BMW R75 Wolfgang Ochendal
The development of the BMW-R75
Back in the Thirties, many European Armies began to improve mobility of their infantry by employing sidecar-motorcycles. In 1935 the German Army started their drafting program and motorcycle troops were established. Their goal was to bring three fully equipped soldiers up to the front line in very short time.
In the first year of World War II civilian motorcycles were (confiscated) painted army-grey and military equipped. Due to the great variety of models, many vehicles failed after short time on duty as spare part availability felt short of demand. Employment off-roads and/or extreme climatic conditions were just too much to cope for many of the civilian-type motorcycles.
In November of 1937 negotiations took place between OKH (= High Commend Army) and the industry (BMW and Zündapp) on the subject of
”heavy off-road motorcycle-sidecar rigs for army use”
Following specifications were fixed for the new to develop vehicle:
the VOLKSWAGEN tire-size 4,50 x 16 had to be used
front and rear mudguards had to have ample clearance, enough to be fitted with sliding-chains
tank to hold gasoline for a minimum of 350 km driving distance
top speed under full load to reach 95 km/h – sustained speed 80 km/h at “Autobahn”condition
minimum ground clearance to be 150 mm
total pay-load 500 kilograms, of which 250 Kg (rider, co-rider, bags) for the motorcycle, and 250 Kg pay-load for the side-car.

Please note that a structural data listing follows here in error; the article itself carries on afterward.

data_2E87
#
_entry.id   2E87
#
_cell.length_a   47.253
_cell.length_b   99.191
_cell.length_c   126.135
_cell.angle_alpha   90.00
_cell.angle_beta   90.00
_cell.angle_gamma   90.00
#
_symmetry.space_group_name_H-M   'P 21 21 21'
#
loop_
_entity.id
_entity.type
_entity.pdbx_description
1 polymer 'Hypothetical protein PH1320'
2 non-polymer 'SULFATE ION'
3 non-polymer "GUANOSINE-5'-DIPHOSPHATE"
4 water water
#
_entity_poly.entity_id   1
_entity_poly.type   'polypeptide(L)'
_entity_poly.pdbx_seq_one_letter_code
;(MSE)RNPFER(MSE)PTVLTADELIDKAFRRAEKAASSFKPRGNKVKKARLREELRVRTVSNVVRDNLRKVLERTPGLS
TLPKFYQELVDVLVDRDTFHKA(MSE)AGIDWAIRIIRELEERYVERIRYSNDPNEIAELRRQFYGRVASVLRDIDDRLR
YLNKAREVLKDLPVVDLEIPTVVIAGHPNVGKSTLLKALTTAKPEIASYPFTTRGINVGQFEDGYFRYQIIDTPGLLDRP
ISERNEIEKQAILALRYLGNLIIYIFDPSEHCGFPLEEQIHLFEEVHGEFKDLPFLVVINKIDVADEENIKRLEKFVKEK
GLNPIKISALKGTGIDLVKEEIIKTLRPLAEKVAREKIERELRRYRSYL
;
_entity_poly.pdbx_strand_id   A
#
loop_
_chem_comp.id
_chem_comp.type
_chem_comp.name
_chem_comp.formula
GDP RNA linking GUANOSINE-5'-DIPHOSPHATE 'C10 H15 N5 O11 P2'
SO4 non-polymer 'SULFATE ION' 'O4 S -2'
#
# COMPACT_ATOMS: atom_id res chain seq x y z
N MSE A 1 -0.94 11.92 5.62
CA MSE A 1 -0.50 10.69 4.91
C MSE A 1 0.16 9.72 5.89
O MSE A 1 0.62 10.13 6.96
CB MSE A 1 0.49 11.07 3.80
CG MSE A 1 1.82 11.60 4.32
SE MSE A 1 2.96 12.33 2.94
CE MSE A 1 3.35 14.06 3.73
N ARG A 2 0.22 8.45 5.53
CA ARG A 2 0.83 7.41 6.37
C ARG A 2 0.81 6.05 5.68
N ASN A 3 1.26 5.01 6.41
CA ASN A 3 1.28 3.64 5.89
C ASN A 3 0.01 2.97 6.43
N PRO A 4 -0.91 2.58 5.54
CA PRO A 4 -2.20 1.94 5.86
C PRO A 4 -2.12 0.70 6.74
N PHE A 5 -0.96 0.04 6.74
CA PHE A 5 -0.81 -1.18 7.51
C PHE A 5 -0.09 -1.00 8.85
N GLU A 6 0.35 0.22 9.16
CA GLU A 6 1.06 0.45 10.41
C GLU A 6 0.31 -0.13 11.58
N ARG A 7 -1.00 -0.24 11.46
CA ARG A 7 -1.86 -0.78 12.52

As in 1939 the German-Army-Administration requested a report of developmental stage, BMW could already present a practical proposal. A sidecar prototype of 1934, designed for winter driving under extreme conditions, using a driven sidecar wheel, caught the attention of the army experts. Years of experimental research made this system ready for production.
This proven technique was an essential feature for the BMW technicians, in addition to the telescopic front fork developed a few years before. Compared to former leaf-spring design, its response in off-road driving was quicker and softer. The frame consisted of a detachable tube construction.
In spring of 1941 a bike of powerful appearance was ready to be moved to the front lines. It combined excellent
manoeuverability in addition to all other well known BMW handling features.
Due to encasement of all moveable parts, including telescopic-fork and universal drive shaft the bike kept insensitive and reliable under all driving conditions. Even moving with the troops at marching speed for hours, water-crossings, steep hills climbing, or high-speed driving on the “AUTOBAHN” did not effect operationall reliability.
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